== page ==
farther along we come to Salisbury
and Hampton beaches. Many go to
these lively beaches, is we travel on
we come to York^ Beach and Old
Orchard in Maine which is said to
be the finest beach in the world and
only twenty miles from Portland.
Old Orchard is 150 miles from the
for those preferring the mountains
the White Mountains have the call,
here we have some of the finest scen-
ery in America,agood trip being up
through Crawford Notch. Another
nice trip takes one through Worcester,
Springfield to Pittsfield which is near
the York State line up over the Mo-
hawk Trail. Here one can see scenery
that is well worth the trip. Many take
tents along and camp on the wayside.
I ) K I • A BT M E NT M AN A <i K I«S
by Employees of Whitiuyf tfe Davis Co.
J. O. Gagnon, Chairman
W. M. Fuller Lee Higu-ius F. Gaddes
O. Soderstroiu MiuaSiinpsou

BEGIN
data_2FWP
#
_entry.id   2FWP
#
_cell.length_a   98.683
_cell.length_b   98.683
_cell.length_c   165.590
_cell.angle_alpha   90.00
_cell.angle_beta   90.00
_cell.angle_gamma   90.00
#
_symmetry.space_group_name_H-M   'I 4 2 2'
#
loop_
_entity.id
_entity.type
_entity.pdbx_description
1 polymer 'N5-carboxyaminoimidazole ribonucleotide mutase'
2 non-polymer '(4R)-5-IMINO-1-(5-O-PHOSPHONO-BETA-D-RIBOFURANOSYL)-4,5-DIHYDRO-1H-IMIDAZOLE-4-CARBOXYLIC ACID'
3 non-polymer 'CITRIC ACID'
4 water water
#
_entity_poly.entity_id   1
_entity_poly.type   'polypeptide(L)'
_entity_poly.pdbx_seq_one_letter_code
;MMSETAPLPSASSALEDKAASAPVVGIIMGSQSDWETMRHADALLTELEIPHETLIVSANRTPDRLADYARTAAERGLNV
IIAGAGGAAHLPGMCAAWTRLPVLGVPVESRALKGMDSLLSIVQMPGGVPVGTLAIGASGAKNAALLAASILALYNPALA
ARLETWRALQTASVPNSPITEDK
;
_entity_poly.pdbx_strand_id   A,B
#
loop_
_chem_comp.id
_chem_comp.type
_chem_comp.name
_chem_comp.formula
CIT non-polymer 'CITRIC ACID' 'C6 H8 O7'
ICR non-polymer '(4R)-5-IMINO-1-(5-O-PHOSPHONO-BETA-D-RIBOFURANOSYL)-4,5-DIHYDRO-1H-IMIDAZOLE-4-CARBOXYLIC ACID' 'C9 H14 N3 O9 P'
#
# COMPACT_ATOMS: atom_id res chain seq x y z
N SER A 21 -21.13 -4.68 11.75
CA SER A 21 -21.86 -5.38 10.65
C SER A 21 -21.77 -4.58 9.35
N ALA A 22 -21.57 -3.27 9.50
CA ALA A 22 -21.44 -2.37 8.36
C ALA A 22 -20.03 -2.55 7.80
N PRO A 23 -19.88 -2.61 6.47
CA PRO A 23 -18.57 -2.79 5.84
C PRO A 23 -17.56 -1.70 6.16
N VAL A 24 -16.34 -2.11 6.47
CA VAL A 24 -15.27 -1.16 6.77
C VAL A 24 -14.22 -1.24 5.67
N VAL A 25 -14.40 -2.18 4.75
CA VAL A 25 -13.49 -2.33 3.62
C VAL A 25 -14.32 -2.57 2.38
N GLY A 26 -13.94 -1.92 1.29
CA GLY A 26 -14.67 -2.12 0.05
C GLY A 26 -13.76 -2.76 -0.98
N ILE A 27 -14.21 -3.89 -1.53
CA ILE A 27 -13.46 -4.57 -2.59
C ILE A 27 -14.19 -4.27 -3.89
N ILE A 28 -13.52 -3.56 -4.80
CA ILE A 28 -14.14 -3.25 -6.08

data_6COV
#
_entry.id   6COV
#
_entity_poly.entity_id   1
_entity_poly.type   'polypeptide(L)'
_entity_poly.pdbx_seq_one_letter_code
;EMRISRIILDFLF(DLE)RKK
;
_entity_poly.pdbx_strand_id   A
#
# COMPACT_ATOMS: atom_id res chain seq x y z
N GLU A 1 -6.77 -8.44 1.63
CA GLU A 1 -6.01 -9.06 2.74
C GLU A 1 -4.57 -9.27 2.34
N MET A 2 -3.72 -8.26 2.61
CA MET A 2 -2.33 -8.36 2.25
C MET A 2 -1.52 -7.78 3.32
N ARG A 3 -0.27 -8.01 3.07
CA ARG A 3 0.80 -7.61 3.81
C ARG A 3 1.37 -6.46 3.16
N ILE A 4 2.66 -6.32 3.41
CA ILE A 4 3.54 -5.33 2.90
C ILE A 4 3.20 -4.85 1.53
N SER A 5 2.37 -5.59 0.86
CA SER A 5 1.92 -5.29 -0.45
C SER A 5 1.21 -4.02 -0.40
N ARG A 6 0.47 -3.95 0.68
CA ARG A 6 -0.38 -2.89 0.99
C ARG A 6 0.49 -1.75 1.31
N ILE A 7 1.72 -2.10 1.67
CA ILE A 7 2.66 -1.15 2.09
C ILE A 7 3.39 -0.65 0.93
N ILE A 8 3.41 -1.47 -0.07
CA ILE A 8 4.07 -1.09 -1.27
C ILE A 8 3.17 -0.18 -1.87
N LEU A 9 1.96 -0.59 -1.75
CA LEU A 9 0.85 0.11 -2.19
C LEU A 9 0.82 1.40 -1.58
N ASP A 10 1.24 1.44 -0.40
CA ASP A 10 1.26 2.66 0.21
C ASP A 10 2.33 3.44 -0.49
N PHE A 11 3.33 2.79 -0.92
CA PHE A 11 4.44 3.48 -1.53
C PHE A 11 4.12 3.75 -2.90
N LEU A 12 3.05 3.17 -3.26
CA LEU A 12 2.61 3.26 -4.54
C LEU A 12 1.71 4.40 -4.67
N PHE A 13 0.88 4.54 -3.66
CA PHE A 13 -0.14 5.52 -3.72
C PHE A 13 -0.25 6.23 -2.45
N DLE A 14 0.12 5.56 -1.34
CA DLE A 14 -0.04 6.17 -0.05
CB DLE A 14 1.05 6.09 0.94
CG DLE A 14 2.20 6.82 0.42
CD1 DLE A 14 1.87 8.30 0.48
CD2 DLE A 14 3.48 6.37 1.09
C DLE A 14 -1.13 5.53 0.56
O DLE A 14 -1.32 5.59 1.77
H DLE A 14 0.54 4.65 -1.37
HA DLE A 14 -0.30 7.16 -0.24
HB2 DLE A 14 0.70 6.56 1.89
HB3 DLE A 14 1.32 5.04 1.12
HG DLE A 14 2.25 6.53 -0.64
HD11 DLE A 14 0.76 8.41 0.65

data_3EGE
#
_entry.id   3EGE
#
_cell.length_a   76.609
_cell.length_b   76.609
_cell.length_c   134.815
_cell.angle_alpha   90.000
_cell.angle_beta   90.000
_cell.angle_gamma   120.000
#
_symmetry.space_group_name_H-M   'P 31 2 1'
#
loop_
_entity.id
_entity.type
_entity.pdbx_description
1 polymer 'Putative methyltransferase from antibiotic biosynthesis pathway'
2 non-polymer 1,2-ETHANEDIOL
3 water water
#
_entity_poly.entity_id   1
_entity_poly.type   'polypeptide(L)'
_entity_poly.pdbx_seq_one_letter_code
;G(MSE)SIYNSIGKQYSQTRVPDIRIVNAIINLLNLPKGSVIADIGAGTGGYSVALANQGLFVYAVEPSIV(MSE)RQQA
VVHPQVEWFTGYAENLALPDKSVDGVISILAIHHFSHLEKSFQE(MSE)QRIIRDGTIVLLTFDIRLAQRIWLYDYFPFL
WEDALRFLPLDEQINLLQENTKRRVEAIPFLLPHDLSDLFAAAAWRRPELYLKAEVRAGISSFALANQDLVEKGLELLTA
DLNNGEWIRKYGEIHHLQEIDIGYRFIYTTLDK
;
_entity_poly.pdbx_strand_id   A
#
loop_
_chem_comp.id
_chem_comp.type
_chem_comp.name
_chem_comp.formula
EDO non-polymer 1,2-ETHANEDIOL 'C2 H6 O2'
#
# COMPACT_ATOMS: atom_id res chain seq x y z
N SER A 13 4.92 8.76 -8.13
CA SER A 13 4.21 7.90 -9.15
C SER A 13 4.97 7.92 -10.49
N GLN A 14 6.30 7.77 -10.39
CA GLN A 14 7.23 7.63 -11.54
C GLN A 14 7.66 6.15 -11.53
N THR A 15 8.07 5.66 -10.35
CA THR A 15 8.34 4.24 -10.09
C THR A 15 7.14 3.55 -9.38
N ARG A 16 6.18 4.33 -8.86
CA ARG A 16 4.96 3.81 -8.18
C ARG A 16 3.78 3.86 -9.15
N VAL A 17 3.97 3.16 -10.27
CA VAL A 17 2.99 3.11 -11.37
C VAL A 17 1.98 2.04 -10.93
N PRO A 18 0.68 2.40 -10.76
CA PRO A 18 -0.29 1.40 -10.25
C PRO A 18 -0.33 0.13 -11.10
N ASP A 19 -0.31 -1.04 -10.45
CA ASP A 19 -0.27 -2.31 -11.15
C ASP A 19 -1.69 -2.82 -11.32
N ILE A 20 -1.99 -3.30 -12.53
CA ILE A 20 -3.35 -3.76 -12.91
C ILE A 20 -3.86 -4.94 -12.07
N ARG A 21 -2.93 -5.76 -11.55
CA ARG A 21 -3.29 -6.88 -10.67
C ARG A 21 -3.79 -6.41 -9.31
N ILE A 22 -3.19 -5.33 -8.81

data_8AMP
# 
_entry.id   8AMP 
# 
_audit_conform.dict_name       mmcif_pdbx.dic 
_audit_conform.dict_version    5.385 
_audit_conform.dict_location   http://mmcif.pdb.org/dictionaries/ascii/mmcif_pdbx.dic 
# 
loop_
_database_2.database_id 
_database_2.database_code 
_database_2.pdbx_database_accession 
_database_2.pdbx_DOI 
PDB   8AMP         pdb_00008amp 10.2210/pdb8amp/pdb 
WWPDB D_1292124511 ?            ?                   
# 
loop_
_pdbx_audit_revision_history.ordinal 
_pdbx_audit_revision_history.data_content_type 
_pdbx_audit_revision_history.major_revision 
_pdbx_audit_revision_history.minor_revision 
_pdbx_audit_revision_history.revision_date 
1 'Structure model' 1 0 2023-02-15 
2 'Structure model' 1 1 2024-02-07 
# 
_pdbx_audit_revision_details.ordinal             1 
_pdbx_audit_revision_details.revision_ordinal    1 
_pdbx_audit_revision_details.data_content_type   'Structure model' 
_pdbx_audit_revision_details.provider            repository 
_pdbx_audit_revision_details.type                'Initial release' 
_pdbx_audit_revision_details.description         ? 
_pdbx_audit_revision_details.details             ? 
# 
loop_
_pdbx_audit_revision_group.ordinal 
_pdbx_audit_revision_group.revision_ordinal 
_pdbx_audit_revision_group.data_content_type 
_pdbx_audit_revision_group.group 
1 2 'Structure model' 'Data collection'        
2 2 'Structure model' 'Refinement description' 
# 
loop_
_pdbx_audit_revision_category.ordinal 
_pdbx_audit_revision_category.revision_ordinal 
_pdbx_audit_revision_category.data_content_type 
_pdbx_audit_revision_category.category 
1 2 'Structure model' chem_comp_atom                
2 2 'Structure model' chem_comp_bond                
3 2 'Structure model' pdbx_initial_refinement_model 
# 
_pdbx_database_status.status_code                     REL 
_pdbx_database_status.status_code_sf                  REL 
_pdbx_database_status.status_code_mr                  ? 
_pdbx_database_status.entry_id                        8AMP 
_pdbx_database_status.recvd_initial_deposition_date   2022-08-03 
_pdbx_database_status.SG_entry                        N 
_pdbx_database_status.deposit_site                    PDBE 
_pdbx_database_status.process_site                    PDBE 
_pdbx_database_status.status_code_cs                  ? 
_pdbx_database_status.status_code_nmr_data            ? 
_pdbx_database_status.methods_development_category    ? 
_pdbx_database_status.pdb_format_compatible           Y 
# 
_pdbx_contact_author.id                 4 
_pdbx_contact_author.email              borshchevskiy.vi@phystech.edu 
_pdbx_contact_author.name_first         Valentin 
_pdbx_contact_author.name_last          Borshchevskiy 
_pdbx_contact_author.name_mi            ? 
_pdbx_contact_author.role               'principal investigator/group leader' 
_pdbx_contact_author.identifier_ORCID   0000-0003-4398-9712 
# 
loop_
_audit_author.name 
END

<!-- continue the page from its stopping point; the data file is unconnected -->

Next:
Editor . H. B. Rowa n
COMMCRCIAL PRESS- PRINTER*
To you, my Friend, whelher em-
ployee or otherwise, this issue of our
paper comes with -its note of "Optim-
ism. ' '
It is essential for all of us at this
time when our Country is going
through the "Travail of Reconstruc-
tion" to put forth our best efforts in
order to bring the Ship of State into
calm and peaceful waters once again.
And it is for this reason common
sense prompting that Whiting &
Davis have faith in the future, its
brightness depending only on the ef-
forts we put forth. Do not let us for-
get enthusiasm which is a part of suc-
cessful effort. It has been said that
the difference between prosperity and
depression in a business way is only
15 per cent. One can see what psy-
chology has to do with it.
A great many of us are more or
less conversant with the wonderful
growth of Chicago during the last
century and this "Pageant of Pro-
gress " is hut a sign of the vast
amount of enthusiam for Progress.
It comes at a most appropriate time
and surely will be as a tonic on a de-
pressed busuiess condition. There is
nothing which can act as such an in-
centive to carry on as to see "What
the other Fellow is doing." "Suc-
cess attend your effort, Chicago/' is
our earnest wish.
In a new restaurant for French
members of Parliament, placards on
the walls request members of the
House not to flirt with the waitresses.